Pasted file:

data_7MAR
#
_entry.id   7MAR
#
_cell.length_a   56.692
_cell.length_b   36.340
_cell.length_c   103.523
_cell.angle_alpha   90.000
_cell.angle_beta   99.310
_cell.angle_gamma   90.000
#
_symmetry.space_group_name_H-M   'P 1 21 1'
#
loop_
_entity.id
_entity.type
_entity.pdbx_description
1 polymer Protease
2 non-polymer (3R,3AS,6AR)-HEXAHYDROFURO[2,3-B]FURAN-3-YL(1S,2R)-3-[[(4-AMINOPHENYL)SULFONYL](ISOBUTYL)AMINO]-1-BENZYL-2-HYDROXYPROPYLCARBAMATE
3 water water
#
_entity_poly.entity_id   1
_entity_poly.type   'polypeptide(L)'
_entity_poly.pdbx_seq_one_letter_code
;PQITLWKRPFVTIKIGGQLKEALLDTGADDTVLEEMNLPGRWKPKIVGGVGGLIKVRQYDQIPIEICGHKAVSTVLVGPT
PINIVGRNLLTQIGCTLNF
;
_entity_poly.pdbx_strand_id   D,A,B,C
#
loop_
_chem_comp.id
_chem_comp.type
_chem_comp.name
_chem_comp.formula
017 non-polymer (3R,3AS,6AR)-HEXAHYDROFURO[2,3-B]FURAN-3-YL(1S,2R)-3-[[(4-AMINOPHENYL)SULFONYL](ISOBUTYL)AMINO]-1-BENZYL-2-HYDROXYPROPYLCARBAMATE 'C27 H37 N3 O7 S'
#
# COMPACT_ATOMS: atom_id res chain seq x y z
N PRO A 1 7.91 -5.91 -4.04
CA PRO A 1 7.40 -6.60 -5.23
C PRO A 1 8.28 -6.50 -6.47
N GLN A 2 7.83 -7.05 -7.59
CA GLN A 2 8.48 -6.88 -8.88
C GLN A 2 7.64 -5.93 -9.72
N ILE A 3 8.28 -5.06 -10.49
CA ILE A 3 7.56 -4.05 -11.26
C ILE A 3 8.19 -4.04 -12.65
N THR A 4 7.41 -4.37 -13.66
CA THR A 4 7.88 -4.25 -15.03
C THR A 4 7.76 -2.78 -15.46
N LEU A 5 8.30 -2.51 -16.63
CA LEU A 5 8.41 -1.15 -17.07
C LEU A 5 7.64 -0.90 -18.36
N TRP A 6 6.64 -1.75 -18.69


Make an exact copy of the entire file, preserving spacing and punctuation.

data_7MAR
#
_entry.id   7MAR
#
_cell.length_a   56.692
_cell.length_b   36.340
_cell.length_c   103.523
_cell.angle_alpha   90.000
_cell.angle_beta   99.310
_cell.angle_gamma   90.000
#
_symmetry.space_group_name_H-M   'P 1 21 1'
#
loop_
_entity.id
_entity.type
_entity.pdbx_description
1 polymer Protease
2 non-polymer (3R,3AS,6AR)-HEXAHYDROFURO[2,3-B]FURAN-3-YL(1S,2R)-3-[[(4-AMINOPHENYL)SULFONYL](ISOBUTYL)AMINO]-1-BENZYL-2-HYDROXYPROPYLCARBAMATE
3 water water
#
_entity_poly.entity_id   1
_entity_poly.type   'polypeptide(L)'
_entity_poly.pdbx_seq_one_letter_code
;PQITLWKRPFVTIKIGGQLKEALLDTGADDTVLEEMNLPGRWKPKIVGGVGGLIKVRQYDQIPIEICGHKAVSTVLVGPT
PINIVGRNLLTQIGCTLNF
;
_entity_poly.pdbx_strand_id   D,A,B,C
#
loop_
_chem_comp.id
_chem_comp.type
_chem_comp.name
_chem_comp.formula
017 non-polymer (3R,3AS,6AR)-HEXAHYDROFURO[2,3-B]FURAN-3-YL(1S,2R)-3-[[(4-AMINOPHENYL)SULFONYL](ISOBUTYL)AMINO]-1-BENZYL-2-HYDROXYPROPYLCARBAMATE 'C27 H37 N3 O7 S'
#
# COMPACT_ATOMS: atom_id res chain seq x y z
N PRO A 1 7.91 -5.91 -4.04
CA PRO A 1 7.40 -6.60 -5.23
C PRO A 1 8.28 -6.50 -6.47
N GLN A 2 7.83 -7.05 -7.59
CA GLN A 2 8.48 -6.88 -8.88
C GLN A 2 7.64 -5.93 -9.72
N ILE A 3 8.28 -5.06 -10.49
CA ILE A 3 7.56 -4.05 -11.26
C ILE A 3 8.19 -4.04 -12.65
N THR A 4 7.41 -4.37 -13.66
CA THR A 4 7.88 -4.25 -15.03
C THR A 4 7.76 -2.78 -15.46
N LEU A 5 8.30 -2.51 -16.63
CA LEU A 5 8.41 -1.15 -17.07
C LEU A 5 7.64 -0.90 -18.36
N TRP A 6 6.64 -1.75 -18.69